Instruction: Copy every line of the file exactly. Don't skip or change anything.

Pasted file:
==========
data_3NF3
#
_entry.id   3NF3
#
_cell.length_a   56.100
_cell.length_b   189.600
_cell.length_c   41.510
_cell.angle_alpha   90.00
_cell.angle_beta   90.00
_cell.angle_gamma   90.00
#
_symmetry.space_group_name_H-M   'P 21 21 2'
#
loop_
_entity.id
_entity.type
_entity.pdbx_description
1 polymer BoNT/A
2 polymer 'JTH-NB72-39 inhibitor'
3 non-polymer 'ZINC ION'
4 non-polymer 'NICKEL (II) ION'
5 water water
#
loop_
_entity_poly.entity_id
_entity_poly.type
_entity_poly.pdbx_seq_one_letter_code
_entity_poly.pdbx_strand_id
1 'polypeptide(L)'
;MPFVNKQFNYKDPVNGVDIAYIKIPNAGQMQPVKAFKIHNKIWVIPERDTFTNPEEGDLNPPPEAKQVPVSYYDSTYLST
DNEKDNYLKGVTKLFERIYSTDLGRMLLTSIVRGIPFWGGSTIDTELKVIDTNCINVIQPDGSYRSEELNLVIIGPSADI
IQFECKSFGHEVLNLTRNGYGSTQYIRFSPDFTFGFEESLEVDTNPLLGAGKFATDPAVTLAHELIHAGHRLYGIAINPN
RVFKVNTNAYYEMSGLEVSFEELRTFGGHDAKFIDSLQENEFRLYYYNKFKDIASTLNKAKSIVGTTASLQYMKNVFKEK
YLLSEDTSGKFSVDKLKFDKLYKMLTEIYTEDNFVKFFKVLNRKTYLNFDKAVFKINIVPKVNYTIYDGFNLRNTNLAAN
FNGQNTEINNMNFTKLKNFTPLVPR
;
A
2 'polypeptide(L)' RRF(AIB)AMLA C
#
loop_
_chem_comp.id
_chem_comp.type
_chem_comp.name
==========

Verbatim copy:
data_3NF3
#
_entry.id   3NF3
#
_cell.length_a   56.100
_cell.length_b   189.600
_cell.length_c   41.510
_cell.angle_alpha   90.00
_cell.angle_beta   90.00
_cell.angle_gamma   90.00
#
_symmetry.space_group_name_H-M   'P 21 21 2'
#
loop_
_entity.id
_entity.type
_entity.pdbx_description
1 polymer BoNT/A
2 polymer 'JTH-NB72-39 inhibitor'
3 non-polymer 'ZINC ION'
4 non-polymer 'NICKEL (II) ION'
5 water water
#
loop_
_entity_poly.entity_id
_entity_poly.type
_entity_poly.pdbx_seq_one_letter_code
_entity_poly.pdbx_strand_id
1 'polypeptide(L)'
;MPFVNKQFNYKDPVNGVDIAYIKIPNAGQMQPVKAFKIHNKIWVIPERDTFTNPEEGDLNPPPEAKQVPVSYYDSTYLST
DNEKDNYLKGVTKLFERIYSTDLGRMLLTSIVRGIPFWGGSTIDTELKVIDTNCINVIQPDGSYRSEELNLVIIGPSADI
IQFECKSFGHEVLNLTRNGYGSTQYIRFSPDFTFGFEESLEVDTNPLLGAGKFATDPAVTLAHELIHAGHRLYGIAINPN
RVFKVNTNAYYEMSGLEVSFEELRTFGGHDAKFIDSLQENEFRLYYYNKFKDIASTLNKAKSIVGTTASLQYMKNVFKEK
YLLSEDTSGKFSVDKLKFDKLYKMLTEIYTEDNFVKFFKVLNRKTYLNFDKAVFKINIVPKVNYTIYDGFNLRNTNLAAN
FNGQNTEINNMNFTKLKNFTPLVPR
;
A
2 'polypeptide(L)' RRF(AIB)AMLA C
#
loop_
_chem_comp.id
_chem_comp.type
_chem_comp.name